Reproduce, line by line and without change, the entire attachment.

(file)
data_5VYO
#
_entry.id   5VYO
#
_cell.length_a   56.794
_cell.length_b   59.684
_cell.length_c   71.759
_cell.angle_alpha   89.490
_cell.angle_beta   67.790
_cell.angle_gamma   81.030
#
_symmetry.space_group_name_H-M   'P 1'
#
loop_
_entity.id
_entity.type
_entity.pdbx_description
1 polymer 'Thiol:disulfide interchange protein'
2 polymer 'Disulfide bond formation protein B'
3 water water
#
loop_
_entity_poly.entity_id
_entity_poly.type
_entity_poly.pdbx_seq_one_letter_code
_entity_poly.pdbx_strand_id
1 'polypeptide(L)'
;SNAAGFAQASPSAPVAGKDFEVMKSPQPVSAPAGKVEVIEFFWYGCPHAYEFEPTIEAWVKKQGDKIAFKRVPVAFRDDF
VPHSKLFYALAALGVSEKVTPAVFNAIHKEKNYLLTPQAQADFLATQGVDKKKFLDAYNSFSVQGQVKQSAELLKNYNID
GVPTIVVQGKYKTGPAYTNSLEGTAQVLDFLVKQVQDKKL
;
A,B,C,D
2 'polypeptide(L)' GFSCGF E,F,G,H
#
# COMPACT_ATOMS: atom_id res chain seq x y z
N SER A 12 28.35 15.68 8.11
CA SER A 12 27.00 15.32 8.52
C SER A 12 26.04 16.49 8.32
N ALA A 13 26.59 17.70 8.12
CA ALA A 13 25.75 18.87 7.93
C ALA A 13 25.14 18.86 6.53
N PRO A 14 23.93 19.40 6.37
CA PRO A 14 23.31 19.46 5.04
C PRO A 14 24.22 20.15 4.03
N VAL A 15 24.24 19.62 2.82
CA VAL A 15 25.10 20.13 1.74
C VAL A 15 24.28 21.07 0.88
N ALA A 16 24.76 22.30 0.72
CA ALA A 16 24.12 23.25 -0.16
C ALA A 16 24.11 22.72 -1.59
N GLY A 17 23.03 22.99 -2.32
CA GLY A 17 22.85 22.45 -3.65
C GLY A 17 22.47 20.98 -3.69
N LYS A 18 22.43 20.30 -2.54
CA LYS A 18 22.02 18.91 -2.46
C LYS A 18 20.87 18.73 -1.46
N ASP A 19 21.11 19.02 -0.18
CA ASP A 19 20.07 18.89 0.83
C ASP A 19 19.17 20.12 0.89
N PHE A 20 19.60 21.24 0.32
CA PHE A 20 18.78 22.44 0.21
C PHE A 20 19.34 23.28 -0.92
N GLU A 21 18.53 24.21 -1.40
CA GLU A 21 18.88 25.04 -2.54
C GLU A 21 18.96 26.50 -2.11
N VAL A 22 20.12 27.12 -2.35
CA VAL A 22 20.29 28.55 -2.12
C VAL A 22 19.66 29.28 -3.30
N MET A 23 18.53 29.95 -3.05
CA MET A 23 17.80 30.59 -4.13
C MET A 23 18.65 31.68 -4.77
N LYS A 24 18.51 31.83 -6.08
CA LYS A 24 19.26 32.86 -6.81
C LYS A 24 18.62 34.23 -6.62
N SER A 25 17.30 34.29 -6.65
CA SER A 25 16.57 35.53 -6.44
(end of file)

data_5VYO
#
_entry.id   5VYO
#
_cell.length_a   56.794
_cell.length_b   59.684
_cell.length_c   71.759
_cell.angle_alpha   89.490
_cell.angle_beta   67.790
_cell.angle_gamma   81.030
#
_symmetry.space_group_name_H-M   'P 1'
#
loop_
_entity.id
_entity.type
_entity.pdbx_description
1 polymer 'Thiol:disulfide interchange protein'
2 polymer 'Disulfide bond formation protein B'
3 water water
#
loop_
_entity_poly.entity_id
_entity_poly.type
_entity_poly.pdbx_seq_one_letter_code
_entity_poly.pdbx_strand_id
1 'polypeptide(L)'
;SNAAGFAQASPSAPVAGKDFEVMKSPQPVSAPAGKVEVIEFFWYGCPHAYEFEPTIEAWVKKQGDKIAFKRVPVAFRDDF
VPHSKLFYALAALGVSEKVTPAVFNAIHKEKNYLLTPQAQADFLATQGVDKKKFLDAYNSFSVQGQVKQSAELLKNYNID
GVPTIVVQGKYKTGPAYTNSLEGTAQVLDFLVKQVQDKKL
;
A,B,C,D
2 'polypeptide(L)' GFSCGF E,F,G,H
#
# COMPACT_ATOMS: atom_id res chain seq x y z
N SER A 12 28.35 15.68 8.11
CA SER A 12 27.00 15.32 8.52
C SER A 12 26.04 16.49 8.32
N ALA A 13 26.59 17.70 8.12
CA ALA A 13 25.75 18.87 7.93
C ALA A 13 25.14 18.86 6.53
N PRO A 14 23.93 19.40 6.37
CA PRO A 14 23.31 19.46 5.04
C PRO A 14 24.22 20.15 4.03
N VAL A 15 24.24 19.62 2.82
CA VAL A 15 25.10 20.13 1.74
C VAL A 15 24.28 21.07 0.88
N ALA A 16 24.76 22.30 0.72
CA ALA A 16 24.12 23.25 -0.16
C ALA A 16 24.11 22.72 -1.59
N GLY A 17 23.03 22.99 -2.32
CA GLY A 17 22.85 22.45 -3.65
C GLY A 17 22.47 20.98 -3.69
N LYS A 18 22.43 20.30 -2.54
CA LYS A 18 22.02 18.91 -2.46
C LYS A 18 20.87 18.73 -1.46
N ASP A 19 21.11 19.02 -0.18
CA ASP A 19 20.07 18.89 0.83
C ASP A 19 19.17 20.12 0.89
N PHE A 20 19.60 21.24 0.32
CA PHE A 20 18.78 22.44 0.21
C PHE A 20 19.34 23.28 -0.92
N GLU A 21 18.53 24.21 -1.40
CA GLU A 21 18.88 25.04 -2.54
C GLU A 21 18.96 26.50 -2.11
N VAL A 22 20.12 27.12 -2.35
CA VAL A 22 20.29 28.55 -2.12
C VAL A 22 19.66 29.28 -3.30
N MET A 23 18.53 29.95 -3.05
CA MET A 23 17.80 30.59 -4.13
C MET A 23 18.65 31.68 -4.77
N LYS A 24 18.51 31.83 -6.08
CA LYS A 24 19.26 32.86 -6.81
C LYS A 24 18.62 34.23 -6.62
N SER A 25 17.30 34.29 -6.65
CA SER A 25 16.57 35.53 -6.44